Important Considerations When Choosing a New Tub
Sometimes there’s more to a fixture replacement than simply removing the old unit and installing a new one. Before taking the plunge, determine whether or not installing a new tub will mean you’ll have to remove other bathroom fixtures in order to get the new tub installed. If it turns out that replacing your tub means that you’ll have to remove your toilet and vanity, it may be a bigger project than you might be prepared to take on.
Prepare a List of Tools You’ll Need to Get the Job Done
Before undertaking any home improvement project, make sure you have access to the tools that will allow you to see the project through to completion. If there’s something you don’t own, chances are good that you can rent them from your local hardware store.
Brass Tax: Getting the Job Done
- Take proper measurements. Before removing the old tub be sure to measure it, and the size of the bathroom door. In many homes, the original tub may have been installed before the door frame was installed. It’s important that before you start the removal process you know you’re going to be able to get the old tub out of that space.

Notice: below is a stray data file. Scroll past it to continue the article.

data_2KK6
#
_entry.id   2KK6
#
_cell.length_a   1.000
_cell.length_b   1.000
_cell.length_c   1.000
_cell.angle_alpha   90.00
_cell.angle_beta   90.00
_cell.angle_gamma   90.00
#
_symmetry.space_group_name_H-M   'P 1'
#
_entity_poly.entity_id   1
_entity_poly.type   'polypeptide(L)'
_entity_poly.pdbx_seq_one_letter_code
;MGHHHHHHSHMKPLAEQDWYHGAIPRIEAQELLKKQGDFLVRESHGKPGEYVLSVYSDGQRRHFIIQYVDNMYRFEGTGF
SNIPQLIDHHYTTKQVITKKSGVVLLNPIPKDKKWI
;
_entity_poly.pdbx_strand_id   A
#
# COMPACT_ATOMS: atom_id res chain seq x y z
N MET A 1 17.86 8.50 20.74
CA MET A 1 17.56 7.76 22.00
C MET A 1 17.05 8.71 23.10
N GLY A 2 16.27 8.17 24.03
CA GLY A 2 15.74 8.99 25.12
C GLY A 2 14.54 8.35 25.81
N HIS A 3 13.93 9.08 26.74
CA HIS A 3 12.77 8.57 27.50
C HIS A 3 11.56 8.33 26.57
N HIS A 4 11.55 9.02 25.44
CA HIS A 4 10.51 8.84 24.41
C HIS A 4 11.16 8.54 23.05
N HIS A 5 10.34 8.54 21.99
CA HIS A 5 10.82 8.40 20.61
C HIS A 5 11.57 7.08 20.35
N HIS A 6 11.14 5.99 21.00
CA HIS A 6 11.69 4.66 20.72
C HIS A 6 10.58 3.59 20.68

- Make sure your new tub’s drain is on the same side as your old tub. Overlooking this tiny detail will at best, require a return trip to the store and at worst, causing you to rejigger a sizable amount of your washroom’s plumbing.
- Take the other bathroom fixtures into consideration. Will they need to be removed to get the job done? If so, consider enlisting the help of a friend to expedite the process.
Remove the Old Tub
- Turn off the water supply. Locate your home’s water supply valve and close it. Then, open a facet on the level below your washroom to clear the line of water to avoid any leakage.
- Remove the faucets. Use a wrench to expose the piping and remove the cold and hot facets from the connections.
- Disconnect the drain. Using a wrench, disconnect the tub drain. Then, loosen the nut that connects the overflow pipe.